Prom 11 – 23

“You’re really into the Proms, arent you?” asked a colleague when she saw me reach for my Proms brochure to confirm my availability for a post-work drink this week.

“Yes,” I replied, I am. It’s my own personal diary for the summer. Everything is built around what ever is going on in the Royal Albert Hall.

Now I think about it more, I realise the priority is attending as many concerts as I possibly can. For some reason – lost on me at the present time – I  think that if I can’t actually be there in person then my committment to the season is less than it should be.

Shamefully, I got along to only one concert this week. Prom 15 saw me an unexpected recipient of a ticket to a very hot Loggia Box in the hall to hear Nicholas Daniel and the BBC Symphony Orchestra tackle Elliot Carter’s Oboe Concerto – a work I’m in no particular hurry to hear again – and Beethoven Five.

Janine Jansen undoubtedly sparkled in her performance of Bruch’s Violin Concerto and clearly wowed the audience in the hall. Ultimatel, however, ultimately anyone was going to find it difficult to overwhelm me with this concerto. It’s one of “those” works which is played out on radio stations way too often. I’ve yet to be reacquainted with it’s inner joy.

Other gigs of note: Dr Who Prom (Prom 13) – I think I’m right in saying there were dancing Cybermen on stage although I’ll wait to see it on BBC One later in the season before I judge exactly how nimble they were.

Wayne Marshall’s organ recital (Prom 22) provided the perfect backdrop for a spot of Sunday afternoon baking and confirmed in my mind that I absolutely don’t have a problem with Messiaen. In fact, I might even go as far as to say I may possibly have become a fan of organ music. Beethoven 1 (Prom 23) from the BBC Scottish Symphony Orchestra was also a real winner for me too.

But it was the first Stockhausen gig on Saturday night (Prom 20) which was the real big draw for me. Gruppen featured three separate orchestras dotted around the Royal Albert Hall in the arena and on stage, each playing to a different time signature, each directed by a conductor who clearly had a seemingly tough job keeping things together as far as I could see.

Me and sometime Proms-widow Simon chose to escape to the gallery for the second piece Klang. Simon was tired standing on his feet for half and hour and I was intrigued to hear what the mix would sound like at the top of the hall. I hadn’t heard Klang before that night nor had any real idea what effect the gargantuan soundscape would have on me.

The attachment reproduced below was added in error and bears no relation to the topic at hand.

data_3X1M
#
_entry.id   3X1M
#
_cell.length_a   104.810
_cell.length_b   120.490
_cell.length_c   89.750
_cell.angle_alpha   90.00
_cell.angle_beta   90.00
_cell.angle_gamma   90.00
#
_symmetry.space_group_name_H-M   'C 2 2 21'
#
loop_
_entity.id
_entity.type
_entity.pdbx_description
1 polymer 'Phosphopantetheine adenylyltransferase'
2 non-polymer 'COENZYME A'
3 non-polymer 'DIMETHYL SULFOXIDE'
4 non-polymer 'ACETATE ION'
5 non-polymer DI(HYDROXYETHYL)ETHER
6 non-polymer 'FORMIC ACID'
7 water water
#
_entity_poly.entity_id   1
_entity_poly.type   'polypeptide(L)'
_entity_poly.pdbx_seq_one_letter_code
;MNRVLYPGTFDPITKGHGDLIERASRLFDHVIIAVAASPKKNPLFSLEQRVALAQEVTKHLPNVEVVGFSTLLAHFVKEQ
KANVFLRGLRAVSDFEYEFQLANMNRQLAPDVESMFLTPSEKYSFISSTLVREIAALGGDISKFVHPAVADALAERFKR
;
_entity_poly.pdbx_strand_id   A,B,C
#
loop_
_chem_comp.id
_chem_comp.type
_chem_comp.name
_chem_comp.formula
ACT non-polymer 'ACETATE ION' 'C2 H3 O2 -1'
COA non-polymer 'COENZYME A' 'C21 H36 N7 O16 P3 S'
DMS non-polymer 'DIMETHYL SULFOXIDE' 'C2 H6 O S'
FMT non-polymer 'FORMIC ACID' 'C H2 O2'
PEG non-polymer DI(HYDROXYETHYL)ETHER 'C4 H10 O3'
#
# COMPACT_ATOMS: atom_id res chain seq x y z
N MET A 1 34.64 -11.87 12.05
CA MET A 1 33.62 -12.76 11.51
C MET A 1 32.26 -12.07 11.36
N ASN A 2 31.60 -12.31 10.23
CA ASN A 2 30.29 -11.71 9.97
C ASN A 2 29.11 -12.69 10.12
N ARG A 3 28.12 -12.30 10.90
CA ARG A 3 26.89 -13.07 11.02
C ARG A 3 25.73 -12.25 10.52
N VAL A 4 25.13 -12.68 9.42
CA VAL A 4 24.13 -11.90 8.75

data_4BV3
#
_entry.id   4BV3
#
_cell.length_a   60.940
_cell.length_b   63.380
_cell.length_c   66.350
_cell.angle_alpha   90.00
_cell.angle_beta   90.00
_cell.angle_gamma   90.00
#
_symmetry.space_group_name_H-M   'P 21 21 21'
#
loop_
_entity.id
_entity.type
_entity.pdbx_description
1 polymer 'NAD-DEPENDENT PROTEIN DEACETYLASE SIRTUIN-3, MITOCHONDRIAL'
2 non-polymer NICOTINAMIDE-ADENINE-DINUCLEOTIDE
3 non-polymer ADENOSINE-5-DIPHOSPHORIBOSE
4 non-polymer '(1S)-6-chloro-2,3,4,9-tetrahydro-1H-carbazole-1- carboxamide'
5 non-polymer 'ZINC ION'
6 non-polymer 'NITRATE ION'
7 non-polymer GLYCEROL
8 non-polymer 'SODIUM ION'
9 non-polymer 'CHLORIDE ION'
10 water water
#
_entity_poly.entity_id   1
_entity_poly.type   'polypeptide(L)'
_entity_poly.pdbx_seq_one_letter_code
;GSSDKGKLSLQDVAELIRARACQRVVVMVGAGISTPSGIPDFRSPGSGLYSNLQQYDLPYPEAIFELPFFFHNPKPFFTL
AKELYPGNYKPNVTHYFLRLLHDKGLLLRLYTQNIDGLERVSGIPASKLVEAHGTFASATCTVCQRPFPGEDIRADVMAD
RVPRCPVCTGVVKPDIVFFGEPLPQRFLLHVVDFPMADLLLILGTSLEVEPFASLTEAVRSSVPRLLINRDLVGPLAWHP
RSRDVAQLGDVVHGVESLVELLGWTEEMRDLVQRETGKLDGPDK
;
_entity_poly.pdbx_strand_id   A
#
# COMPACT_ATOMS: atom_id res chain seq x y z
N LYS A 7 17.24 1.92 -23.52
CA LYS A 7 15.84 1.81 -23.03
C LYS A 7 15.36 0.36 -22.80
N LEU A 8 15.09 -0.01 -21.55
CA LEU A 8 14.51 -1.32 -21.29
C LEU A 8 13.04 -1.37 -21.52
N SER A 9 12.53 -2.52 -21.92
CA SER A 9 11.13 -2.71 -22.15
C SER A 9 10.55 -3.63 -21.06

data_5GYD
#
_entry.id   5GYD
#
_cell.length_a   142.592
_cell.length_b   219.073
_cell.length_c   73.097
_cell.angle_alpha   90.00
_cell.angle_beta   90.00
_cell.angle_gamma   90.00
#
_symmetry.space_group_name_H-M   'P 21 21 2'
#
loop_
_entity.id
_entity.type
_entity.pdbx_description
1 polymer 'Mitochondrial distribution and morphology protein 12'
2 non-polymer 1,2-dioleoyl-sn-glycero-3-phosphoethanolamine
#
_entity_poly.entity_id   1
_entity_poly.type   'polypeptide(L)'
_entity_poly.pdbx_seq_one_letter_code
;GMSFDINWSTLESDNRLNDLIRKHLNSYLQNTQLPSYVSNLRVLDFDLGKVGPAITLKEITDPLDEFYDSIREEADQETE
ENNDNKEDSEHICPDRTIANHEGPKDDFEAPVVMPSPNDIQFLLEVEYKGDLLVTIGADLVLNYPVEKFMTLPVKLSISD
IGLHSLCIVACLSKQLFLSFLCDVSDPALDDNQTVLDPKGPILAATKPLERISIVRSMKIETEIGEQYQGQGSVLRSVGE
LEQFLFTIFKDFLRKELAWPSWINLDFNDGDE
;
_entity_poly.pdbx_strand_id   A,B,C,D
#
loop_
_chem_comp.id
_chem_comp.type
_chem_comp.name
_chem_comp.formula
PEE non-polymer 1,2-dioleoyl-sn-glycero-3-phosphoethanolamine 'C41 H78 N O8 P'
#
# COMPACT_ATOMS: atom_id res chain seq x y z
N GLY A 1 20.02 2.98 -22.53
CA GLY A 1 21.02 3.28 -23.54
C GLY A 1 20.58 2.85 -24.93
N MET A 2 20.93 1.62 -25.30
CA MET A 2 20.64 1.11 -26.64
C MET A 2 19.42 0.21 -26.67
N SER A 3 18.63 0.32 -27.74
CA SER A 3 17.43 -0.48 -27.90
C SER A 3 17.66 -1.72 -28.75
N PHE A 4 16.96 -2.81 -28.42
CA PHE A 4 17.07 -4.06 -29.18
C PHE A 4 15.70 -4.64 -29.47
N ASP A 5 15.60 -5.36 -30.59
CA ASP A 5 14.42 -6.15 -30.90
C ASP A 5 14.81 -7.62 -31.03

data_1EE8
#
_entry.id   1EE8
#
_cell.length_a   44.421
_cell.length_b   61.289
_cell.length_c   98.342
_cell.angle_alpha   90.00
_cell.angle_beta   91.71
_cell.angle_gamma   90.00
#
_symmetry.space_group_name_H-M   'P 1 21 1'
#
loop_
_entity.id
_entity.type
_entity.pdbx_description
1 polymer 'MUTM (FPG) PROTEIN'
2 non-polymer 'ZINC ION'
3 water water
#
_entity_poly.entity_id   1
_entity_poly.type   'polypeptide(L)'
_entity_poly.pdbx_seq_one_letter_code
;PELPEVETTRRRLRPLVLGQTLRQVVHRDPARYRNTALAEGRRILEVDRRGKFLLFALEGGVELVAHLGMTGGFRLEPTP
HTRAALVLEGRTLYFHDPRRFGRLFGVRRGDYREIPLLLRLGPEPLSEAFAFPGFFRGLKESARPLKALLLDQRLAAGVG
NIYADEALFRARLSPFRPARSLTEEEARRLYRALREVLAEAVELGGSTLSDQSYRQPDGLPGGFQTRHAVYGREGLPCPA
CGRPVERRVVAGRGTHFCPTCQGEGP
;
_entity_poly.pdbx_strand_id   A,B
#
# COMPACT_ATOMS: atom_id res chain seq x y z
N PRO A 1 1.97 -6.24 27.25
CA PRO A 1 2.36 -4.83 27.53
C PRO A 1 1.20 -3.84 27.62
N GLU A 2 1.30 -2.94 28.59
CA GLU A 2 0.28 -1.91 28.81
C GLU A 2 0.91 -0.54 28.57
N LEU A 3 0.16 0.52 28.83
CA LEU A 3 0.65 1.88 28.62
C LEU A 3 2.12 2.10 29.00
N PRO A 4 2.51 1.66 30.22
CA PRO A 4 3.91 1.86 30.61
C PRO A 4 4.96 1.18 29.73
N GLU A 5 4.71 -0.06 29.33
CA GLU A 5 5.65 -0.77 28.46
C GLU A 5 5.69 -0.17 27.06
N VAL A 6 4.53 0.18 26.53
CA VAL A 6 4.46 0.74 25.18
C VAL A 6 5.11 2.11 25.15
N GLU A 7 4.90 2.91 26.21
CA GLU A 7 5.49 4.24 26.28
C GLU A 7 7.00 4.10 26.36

As the weird and wonderful electronic sounds boomed out from the speakers I found myself transported to another dimension. There was something ominous from the beginning of the performance. Unexpected and imposing. The stage was plunged into darkness. Only houselights and the lights from the mixing desk in the middle of the arena. This was a view of the Royal Albert Hall I hadn’t seen before.

The growing cacophany of sound made it seem as the Royal Albert Hall was finally answering back for all those years of concert performances it never enjoyed. Electronic sound combined with the imposing Victorian interior and the sight of prommers laid strewn about the gallery made for an eery experience. An experience brought about solely by sound and light (or lack of it). 

I read blogs where people speak of the Stockhausen Day as a real highlight of this year’s season. Perhaps it is a little early to say, but out of a series of 12 concerts, it will be the 13th hour from Klang by Karlheinz Stockhausen (Prom 20) which will ultimately stick in my mind the most.

Biggest night so far

BBC Homepage promotes the Stockhausen video
BBC Homepage promotes the Stockhausen video

On the one hand, it does seem rather odd to be getting excited about a Saturday night Prom concert the likes of which I wouldn’t normally jump at the chance to attend. On the other, however, the Stockhausen Day at today’s Proms was always going to be a bit special for me.

I figured I ought to go to a bit of effort and prepare myself especially for the event (this inevitably contributing to a sense of excitement about the weekend) and in so doing I also managed to overcome a personal fear I’ve had for years.
BBC Homepage promotes the Stockhausen video.
And if that wasn’t enough, I got to see my own face on the BBC Homepage because of it. I was chuffed, proud, lucky and grateful come 7pm when I finally rolled home. That made yesterday the biggest day of the year so far and tonight seem like the biggest night.
I can’t wait.